Ronald Tagoe (left) and Godwin Amefia (right), co-founders of Mnotify

In true entrepreneurial fashion, Godwin decided to solve the related problems with one easy to use application. Within the pilot month in 2011, the application already had 1,500 subscribers. Clearly a very serious need was being met in an innovative and productive way.

As Godwin and mNotify dive into the growth portion of their business, the best advice he has to offer is regarding production creation and customer involvement. “Talk to the customer fist before you start development,” Godwin suggested. “Don’t spend too much time trying to perfect the product. Release a minimum viable product (MVP) and your customers will help you perfect it.”

While mNotify such successes and his overwhelming enrollment and being named a semi-finalist for the GIST Tech competition in 2012, Godwin also ran into some tempting challenges along the way. At a time when the company desperately need startup capital, a handy investor offered a large investment. The catch? That investor would be made a majority shareholder. Godwin turned the offer down. “You might see the future of your company how big it will become,” he commented, “but the investor doesn’t see it that way. His focus is not long term and growing your business, but quick return on his investment, which might kill the company.”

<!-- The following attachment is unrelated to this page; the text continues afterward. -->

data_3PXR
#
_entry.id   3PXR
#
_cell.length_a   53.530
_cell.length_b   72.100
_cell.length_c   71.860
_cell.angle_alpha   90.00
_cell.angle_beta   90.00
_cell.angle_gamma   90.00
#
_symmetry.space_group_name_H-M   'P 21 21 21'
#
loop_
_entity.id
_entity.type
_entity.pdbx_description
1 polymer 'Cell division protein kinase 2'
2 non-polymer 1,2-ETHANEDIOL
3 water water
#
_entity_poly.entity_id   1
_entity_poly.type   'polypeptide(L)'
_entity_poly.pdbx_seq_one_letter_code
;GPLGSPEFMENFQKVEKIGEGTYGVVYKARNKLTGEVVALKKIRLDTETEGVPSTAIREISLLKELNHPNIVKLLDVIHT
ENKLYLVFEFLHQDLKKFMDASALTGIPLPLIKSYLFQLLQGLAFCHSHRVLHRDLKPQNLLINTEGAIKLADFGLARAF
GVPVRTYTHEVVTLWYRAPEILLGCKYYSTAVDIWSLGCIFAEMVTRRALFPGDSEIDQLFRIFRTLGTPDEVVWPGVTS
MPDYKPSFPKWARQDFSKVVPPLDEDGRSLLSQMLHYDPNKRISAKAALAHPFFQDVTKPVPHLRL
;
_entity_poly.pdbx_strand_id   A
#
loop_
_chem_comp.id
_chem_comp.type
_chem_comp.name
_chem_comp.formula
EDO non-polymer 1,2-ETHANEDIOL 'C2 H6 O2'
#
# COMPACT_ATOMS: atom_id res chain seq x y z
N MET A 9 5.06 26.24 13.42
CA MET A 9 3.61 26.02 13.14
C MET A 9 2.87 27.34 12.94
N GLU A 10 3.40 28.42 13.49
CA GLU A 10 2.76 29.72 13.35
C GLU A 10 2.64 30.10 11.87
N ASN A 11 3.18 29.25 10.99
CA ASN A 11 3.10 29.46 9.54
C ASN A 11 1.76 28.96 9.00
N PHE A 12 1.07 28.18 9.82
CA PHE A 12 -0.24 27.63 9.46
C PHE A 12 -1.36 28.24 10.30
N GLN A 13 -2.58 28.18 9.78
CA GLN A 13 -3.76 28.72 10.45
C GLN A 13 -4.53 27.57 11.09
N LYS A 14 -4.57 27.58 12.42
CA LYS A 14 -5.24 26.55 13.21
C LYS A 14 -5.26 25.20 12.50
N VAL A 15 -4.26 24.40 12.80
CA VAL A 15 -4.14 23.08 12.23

mNotify was able to make it by without the investment, and is on its way to success. Catering to schools, churches, businesses, politicians, event planners and even individuals, mNotify’s broad client base and customer-based development approach only increase its potential. Already an inspiration, students and businessmen alike should look forward to the day when mNotify achieves its mission, when posters as a communication method, wasting our trees and clogging our bulletin boards and doorframes, will be a thing of the past.


Madeline Vellturo


Startup Profile : Fresh 233

This piece is the part of a series of posts featuring the work of inspiring people we met in the process of preparing the first report on the Startup ecosystem in Ghana. Startup Profiles will be included in the final document we are looking forward to share with Investors and Policy-makers at global events such as DEMO Africa and Angel Fair South Africa. If you are a startup founder, make sure to participate and get a chance to be featured in this blog and/or the report by taking this survey.